Pennington Bickford's plans came to nothing for want of funds, and when he and his wife died in 1941, the Bath was bequeathed to the patron of St Clement Danes, Lord Exeter, along with what they hoped would be the means of securing its preservation as a historic monument. Complications over Mrs Pennington Bickford's will, however, combined with the disruptions of the war years, meant that it was only in late 1944 that discussions began between Westminster Council, the Ministry of Works, the London County Council (LCC) and the National Trust about taking the now derelict Bath into public or charitable ownership. Eventually, the Trust agreed to take it on, on condition that someone else came up with the purchase price and undertook the day-to-day maintenance. The London County Council agreed to see to the maintenance, and the money was provided by another of the Bath's fans, the timber magnate Montague L. Meyer. The Trust formally took possession of the Bath in November 1947, and after the necessary repairs and redecoration, opened them to the public in June 1951.
As part of the same process, the LCC Architect's Office undertook a historical investigation into the Bath's origins, largely under the supervision of F.J. Collins of its Historic Buildings Section. Collins took evidence from a wide range of sources, including a surviving daughter of the last proprietor before Henry Glave, the now elderly and cantankerous historical writer Edward Foord, and most significantly of all a penetrating analysis of the Roman story compiled in 1906 by an anonymous predecessor at the LCC. The conclusion of the investigation was that the Bath was almost certainly not Roman, but was worth preservation as a historical curiosity all the same; in place of Roman origins a connection with Arundel House and with Thomas Howard, the collector of the Arundel Marbles, was tentatively suggested. These conclusions were written up for the new information leaflet for the Bath published by the LCC to coincide with its opening to the public in 1951, and are still to be seen on the information board outside the Bath in Strand Lane. It is only now that they can be superseded.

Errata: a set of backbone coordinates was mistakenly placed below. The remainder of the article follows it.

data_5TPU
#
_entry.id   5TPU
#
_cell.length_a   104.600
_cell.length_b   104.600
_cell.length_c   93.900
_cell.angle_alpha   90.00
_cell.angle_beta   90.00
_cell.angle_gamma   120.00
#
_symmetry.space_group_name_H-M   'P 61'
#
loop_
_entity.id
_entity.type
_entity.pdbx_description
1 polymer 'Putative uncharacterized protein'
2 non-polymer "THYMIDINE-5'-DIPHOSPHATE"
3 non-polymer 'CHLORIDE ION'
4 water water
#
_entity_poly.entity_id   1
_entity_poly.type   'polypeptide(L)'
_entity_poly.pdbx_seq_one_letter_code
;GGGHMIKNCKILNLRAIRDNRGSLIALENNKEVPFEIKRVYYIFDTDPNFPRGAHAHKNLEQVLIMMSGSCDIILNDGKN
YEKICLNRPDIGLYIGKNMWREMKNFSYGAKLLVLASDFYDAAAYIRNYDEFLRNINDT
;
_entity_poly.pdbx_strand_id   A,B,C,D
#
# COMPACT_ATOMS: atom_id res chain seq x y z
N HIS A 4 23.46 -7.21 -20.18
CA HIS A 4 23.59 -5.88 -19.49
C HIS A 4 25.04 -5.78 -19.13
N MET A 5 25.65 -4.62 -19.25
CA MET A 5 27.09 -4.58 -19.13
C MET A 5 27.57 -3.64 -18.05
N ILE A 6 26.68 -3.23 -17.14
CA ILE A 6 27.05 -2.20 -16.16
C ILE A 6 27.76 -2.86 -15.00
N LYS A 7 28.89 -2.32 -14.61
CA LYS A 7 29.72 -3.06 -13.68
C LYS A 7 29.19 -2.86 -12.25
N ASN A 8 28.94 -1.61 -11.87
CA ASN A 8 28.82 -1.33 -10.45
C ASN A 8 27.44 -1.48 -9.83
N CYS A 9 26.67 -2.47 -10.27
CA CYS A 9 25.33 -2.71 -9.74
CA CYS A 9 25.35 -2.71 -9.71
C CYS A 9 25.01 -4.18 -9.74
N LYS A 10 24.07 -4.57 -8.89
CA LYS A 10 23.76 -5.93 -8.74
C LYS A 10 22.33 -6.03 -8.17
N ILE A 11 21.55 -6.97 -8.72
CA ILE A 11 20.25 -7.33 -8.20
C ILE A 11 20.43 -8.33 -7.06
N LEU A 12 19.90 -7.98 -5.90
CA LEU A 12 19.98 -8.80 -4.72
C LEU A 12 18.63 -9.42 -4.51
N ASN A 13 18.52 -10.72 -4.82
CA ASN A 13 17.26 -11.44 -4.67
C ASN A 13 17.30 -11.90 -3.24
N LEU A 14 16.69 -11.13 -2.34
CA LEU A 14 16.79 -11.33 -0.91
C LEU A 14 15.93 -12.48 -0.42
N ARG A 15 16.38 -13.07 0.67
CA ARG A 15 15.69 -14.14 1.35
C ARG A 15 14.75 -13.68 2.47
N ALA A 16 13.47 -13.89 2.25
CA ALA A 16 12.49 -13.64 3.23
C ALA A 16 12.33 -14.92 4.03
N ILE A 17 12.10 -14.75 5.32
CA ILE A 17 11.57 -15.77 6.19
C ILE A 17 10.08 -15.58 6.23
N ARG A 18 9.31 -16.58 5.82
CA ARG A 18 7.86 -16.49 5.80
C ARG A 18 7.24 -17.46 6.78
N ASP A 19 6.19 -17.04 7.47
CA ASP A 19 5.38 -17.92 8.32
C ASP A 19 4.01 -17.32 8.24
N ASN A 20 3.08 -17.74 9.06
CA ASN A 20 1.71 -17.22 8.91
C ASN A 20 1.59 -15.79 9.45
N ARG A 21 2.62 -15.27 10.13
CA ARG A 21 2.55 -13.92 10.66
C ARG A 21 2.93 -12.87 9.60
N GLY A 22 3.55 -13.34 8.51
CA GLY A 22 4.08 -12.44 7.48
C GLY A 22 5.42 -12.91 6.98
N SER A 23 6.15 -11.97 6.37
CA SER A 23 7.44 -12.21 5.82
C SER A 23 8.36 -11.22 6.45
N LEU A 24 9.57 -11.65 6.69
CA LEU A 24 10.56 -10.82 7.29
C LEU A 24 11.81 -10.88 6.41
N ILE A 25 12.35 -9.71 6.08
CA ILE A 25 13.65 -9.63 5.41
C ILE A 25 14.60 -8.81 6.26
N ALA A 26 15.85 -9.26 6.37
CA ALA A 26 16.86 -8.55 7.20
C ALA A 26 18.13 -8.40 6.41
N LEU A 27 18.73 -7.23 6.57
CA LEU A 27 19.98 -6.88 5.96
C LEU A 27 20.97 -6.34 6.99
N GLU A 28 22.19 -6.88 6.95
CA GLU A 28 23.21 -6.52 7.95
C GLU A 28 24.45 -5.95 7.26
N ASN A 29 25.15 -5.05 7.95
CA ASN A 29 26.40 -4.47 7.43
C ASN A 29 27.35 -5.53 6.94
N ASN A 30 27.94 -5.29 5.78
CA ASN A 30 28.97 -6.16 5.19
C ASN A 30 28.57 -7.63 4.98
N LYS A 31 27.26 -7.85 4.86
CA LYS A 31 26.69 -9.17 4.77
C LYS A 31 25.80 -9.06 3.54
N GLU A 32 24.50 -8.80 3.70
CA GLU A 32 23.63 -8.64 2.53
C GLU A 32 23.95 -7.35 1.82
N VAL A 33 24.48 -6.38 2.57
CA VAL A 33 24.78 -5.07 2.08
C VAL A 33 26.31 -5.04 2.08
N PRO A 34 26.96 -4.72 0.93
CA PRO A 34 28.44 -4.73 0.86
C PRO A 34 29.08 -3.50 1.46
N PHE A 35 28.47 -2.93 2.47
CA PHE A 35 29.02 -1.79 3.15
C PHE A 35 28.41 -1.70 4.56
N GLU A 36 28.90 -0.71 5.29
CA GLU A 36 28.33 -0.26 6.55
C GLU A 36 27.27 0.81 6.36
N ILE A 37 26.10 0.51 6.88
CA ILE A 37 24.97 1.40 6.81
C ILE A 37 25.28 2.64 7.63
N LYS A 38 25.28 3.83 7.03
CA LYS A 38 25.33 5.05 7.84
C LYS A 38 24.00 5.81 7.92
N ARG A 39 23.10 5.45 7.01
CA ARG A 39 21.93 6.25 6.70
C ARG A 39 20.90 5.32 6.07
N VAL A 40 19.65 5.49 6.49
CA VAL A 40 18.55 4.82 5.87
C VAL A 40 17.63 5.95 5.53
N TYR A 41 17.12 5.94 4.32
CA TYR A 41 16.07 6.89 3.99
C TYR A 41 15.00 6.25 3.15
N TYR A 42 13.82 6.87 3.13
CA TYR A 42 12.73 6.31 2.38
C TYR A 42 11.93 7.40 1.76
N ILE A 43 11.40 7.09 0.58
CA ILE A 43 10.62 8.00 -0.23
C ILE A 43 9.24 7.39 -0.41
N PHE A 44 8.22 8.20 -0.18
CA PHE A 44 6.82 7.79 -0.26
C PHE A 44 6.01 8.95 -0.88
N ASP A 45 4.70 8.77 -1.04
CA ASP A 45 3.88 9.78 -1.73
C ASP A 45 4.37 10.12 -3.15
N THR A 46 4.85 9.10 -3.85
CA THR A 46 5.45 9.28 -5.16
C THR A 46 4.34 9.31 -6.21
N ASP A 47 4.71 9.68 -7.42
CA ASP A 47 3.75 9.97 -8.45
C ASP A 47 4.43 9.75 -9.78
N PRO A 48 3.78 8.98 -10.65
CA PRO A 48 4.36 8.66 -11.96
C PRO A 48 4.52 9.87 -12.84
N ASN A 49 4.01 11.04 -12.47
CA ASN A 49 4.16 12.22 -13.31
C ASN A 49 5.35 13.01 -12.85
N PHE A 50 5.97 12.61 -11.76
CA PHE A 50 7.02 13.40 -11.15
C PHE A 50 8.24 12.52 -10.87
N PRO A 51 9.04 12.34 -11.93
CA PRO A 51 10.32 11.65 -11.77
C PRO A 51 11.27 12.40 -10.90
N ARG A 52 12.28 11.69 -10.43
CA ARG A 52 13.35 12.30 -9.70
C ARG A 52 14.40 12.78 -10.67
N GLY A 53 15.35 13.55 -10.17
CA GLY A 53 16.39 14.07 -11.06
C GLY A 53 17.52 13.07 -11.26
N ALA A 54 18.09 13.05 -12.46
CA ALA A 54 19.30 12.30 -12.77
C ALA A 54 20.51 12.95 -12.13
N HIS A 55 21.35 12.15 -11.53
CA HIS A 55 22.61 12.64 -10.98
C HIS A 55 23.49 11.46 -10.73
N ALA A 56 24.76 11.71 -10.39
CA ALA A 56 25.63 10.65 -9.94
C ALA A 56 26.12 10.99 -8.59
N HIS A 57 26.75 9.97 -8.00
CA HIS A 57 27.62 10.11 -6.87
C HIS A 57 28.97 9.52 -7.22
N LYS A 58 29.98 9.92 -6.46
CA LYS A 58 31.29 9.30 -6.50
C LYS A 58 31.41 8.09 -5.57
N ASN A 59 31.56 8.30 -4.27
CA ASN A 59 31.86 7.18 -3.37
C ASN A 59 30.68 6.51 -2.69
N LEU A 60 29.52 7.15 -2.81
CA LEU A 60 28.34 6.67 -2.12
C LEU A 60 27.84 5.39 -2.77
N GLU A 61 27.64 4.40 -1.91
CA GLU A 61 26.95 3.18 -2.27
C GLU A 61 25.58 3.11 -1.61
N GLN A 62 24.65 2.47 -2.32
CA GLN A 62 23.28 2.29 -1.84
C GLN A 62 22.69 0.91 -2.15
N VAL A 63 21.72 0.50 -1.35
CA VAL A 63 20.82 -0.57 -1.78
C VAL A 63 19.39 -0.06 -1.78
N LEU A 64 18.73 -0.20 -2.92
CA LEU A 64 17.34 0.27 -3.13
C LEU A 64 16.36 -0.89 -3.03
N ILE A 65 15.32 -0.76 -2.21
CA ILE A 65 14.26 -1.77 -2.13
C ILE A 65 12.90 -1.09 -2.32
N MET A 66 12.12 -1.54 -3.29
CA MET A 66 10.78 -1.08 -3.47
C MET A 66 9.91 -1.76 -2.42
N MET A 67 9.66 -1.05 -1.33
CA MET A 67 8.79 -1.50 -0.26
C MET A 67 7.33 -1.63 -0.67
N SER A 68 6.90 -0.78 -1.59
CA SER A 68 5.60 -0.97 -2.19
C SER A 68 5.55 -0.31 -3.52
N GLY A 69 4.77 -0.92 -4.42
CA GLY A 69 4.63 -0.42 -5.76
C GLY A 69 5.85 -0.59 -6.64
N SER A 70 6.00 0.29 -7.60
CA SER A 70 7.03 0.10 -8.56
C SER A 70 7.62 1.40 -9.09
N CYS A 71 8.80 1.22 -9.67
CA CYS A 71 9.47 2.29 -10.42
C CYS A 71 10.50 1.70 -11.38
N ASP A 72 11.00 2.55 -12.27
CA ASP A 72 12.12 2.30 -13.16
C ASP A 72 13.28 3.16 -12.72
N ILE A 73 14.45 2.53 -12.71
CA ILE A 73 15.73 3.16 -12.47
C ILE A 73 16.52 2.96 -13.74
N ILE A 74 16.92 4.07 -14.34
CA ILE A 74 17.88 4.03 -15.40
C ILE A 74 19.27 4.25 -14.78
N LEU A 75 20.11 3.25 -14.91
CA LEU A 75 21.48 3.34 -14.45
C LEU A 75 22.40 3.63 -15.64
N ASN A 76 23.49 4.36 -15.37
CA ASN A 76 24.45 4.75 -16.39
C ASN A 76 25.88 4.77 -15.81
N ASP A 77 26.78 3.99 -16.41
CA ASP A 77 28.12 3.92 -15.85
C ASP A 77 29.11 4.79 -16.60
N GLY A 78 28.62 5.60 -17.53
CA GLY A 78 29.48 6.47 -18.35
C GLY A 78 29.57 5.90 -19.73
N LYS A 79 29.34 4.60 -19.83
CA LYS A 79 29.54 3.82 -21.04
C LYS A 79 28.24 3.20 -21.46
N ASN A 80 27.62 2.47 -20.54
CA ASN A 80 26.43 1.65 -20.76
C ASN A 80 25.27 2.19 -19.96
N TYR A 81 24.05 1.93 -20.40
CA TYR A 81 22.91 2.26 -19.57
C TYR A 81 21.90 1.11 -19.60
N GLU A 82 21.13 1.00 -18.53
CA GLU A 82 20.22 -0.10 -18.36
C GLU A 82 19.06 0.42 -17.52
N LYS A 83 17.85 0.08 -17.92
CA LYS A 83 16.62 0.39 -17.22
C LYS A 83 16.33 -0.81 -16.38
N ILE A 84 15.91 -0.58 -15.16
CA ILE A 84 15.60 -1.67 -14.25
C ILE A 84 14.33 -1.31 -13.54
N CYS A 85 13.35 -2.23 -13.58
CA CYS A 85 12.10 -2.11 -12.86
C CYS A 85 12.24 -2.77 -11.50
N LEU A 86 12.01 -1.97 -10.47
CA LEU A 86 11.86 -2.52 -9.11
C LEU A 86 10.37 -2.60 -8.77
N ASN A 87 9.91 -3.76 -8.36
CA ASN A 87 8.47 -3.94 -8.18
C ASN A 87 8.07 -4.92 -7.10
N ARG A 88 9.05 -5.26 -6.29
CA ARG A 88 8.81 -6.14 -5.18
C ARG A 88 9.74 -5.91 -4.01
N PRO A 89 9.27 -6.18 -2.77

Present condition and future prospects
Sixty-five years later, the Bath once more languishes in relative neglect. It has recently been redecorated but remains difficult to visit. A call to the number on the noticeboard outside will, with luck, get an appointment to visit; it can be seen annually over Open House weekend, or weekly as part of the Somerset House Old Palaces Tour. Otherwise, it can be viewed, dimly, through the window on Strand Lane; but the window is often fogged up and the time-switch for the internal lighting often out of order. Other parts of the larger, eighteenth- and nineteenth-century layout still survive, in buildings currently owned by King's College London (the ‘Essex’ Bath in the Norfolk Hotel basement; 33 Surrey Street and its cellar); although a plan to sell this part of the King's campus has now been shelved, prospects for its refurbishment are still uncertain. A recent project sponsored by the Cultural Institute at King's has indicated some interesting ways in which digital resources could be used to explore the Bath's history and make it accessible to virtual visitors, but lacks further funding.
- Roman house at Billingsgate, an actual Roman bath in London